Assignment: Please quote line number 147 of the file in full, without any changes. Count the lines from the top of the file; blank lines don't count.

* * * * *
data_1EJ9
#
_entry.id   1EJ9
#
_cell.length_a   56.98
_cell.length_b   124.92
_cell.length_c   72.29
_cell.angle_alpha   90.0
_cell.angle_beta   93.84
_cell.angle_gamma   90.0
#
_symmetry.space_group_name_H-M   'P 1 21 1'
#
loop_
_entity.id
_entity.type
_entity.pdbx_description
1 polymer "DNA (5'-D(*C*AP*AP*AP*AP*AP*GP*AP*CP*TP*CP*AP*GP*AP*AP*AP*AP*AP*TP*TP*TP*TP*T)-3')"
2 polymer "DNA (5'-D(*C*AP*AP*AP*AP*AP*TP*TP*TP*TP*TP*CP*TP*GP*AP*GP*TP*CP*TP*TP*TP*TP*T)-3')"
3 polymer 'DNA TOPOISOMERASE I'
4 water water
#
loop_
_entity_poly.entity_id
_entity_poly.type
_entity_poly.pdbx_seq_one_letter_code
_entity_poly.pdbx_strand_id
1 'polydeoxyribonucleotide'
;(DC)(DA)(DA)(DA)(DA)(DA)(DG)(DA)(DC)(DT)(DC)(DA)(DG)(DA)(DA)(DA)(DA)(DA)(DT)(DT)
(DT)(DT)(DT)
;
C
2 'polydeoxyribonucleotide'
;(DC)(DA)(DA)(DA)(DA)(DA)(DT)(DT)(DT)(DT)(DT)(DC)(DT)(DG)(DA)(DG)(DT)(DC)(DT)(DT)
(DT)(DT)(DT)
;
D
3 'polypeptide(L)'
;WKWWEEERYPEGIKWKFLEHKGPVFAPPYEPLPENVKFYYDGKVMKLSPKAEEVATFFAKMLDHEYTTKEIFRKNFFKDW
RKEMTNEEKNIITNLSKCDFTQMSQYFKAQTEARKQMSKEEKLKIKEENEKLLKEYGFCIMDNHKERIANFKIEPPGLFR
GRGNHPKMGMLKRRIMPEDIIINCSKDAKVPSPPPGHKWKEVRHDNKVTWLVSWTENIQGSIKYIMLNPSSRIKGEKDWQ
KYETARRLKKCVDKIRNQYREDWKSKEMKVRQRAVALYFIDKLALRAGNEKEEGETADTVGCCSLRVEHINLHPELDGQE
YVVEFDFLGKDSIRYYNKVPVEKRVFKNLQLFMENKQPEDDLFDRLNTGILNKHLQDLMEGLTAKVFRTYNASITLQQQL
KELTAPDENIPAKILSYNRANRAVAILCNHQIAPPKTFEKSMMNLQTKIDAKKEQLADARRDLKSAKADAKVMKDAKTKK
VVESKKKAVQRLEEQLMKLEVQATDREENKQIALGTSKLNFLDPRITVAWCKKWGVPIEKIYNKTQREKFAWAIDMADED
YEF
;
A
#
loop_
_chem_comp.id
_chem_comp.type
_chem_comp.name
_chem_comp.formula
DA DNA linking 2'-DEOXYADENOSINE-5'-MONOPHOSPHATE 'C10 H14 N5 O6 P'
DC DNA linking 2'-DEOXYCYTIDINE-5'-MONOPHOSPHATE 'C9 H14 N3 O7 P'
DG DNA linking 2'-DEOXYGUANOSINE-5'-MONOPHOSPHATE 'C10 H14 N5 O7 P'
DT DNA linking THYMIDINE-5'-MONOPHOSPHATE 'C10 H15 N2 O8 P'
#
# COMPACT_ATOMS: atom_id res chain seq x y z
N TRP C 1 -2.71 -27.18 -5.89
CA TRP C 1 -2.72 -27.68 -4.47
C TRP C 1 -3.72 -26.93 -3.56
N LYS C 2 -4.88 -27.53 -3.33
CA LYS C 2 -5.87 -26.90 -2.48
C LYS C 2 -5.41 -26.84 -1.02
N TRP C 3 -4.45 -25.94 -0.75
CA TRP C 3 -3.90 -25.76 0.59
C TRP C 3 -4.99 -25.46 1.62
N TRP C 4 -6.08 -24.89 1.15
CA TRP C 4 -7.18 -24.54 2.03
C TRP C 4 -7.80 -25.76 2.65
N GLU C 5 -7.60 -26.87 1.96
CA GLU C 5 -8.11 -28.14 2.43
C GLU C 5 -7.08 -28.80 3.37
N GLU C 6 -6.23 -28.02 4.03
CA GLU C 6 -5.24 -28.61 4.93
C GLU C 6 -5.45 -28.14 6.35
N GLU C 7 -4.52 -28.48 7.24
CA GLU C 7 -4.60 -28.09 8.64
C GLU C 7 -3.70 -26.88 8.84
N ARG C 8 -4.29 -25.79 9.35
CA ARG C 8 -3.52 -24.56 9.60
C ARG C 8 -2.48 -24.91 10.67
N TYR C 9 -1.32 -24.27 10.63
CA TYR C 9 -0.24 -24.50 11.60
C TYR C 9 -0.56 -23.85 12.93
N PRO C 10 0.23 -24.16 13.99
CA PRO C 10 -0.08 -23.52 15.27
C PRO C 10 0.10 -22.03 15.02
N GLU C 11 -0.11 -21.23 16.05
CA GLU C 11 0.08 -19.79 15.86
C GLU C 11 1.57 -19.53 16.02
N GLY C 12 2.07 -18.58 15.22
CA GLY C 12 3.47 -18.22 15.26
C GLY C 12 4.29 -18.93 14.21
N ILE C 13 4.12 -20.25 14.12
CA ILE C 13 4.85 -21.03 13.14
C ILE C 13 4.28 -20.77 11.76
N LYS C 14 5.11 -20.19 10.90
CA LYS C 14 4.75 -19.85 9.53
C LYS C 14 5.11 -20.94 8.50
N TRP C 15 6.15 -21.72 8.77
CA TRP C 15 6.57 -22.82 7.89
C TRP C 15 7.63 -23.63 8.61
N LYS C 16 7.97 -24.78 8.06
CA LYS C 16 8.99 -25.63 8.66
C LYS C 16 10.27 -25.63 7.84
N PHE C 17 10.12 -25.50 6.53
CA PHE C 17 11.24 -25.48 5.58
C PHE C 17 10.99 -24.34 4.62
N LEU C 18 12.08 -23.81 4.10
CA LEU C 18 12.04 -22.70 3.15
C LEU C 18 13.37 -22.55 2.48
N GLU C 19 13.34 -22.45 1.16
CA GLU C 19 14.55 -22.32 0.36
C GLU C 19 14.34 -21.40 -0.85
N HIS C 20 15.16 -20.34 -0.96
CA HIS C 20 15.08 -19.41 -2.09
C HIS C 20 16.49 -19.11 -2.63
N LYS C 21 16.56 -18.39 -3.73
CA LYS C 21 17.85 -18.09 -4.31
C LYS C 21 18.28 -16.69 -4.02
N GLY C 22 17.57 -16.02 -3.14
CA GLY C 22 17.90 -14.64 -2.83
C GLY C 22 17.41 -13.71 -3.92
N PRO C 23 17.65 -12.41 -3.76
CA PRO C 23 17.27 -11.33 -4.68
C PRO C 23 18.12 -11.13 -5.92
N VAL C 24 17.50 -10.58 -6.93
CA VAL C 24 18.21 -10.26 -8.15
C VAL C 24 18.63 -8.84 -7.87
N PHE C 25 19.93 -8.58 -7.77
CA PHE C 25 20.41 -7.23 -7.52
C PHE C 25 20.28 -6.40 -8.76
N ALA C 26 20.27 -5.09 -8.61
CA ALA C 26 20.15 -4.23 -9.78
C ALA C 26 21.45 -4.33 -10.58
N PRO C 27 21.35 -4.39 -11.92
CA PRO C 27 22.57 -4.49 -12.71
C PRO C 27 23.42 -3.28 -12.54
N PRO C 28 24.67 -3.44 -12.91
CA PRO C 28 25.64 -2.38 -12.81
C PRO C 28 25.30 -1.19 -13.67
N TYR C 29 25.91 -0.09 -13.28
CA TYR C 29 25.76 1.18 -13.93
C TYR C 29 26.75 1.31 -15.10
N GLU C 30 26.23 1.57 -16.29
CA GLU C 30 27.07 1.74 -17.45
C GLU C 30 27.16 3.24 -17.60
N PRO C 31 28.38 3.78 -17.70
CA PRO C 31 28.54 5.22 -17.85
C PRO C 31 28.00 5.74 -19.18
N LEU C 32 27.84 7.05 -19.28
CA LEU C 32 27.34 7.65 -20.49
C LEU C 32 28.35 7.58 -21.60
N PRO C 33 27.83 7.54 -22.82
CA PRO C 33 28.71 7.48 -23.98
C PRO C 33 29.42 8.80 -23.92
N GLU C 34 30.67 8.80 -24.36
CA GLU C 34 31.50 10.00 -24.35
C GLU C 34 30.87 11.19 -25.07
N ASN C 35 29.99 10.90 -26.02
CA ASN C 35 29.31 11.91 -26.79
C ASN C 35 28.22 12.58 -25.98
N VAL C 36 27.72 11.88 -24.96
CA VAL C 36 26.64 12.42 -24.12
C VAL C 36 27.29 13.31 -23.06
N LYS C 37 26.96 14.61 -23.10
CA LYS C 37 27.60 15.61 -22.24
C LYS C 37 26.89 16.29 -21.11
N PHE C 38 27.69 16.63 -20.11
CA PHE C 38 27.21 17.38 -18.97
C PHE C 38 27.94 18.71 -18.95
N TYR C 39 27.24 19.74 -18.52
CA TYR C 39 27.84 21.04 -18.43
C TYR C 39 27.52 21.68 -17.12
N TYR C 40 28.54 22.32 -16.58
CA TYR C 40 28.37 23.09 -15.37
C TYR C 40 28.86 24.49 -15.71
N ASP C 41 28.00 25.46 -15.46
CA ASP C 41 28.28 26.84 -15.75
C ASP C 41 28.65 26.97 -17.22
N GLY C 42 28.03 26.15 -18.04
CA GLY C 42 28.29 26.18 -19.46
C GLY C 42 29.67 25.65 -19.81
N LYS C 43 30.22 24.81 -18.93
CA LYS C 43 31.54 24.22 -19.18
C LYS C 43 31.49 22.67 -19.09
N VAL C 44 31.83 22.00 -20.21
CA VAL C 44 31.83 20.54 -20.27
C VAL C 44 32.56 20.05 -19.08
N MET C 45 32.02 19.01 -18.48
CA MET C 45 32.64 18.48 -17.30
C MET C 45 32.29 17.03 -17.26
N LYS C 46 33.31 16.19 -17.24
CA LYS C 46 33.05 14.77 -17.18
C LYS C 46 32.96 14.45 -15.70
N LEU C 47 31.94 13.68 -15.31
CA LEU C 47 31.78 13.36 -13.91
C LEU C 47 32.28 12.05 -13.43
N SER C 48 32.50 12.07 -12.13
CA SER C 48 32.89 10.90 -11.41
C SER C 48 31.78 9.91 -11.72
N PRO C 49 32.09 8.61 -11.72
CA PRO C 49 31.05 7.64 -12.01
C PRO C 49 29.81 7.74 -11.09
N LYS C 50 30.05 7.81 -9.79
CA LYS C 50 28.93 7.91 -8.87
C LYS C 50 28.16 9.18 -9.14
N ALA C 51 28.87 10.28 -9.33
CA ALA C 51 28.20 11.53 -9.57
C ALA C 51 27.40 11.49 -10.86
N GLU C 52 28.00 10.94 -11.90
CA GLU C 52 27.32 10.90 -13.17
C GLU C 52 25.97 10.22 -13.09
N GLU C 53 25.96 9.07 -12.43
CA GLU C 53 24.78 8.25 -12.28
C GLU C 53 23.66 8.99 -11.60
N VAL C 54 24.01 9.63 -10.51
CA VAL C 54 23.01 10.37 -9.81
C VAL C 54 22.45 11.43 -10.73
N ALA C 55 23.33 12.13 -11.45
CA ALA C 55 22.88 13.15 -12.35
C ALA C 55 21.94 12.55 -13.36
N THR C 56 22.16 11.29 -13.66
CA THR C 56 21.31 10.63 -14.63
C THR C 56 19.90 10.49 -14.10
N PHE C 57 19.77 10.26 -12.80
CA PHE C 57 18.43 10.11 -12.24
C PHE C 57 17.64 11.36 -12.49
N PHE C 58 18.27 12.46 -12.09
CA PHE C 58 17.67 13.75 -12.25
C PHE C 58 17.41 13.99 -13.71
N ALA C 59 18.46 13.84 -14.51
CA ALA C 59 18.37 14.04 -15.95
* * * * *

C TYR C 29 26.75 1.31 -15.10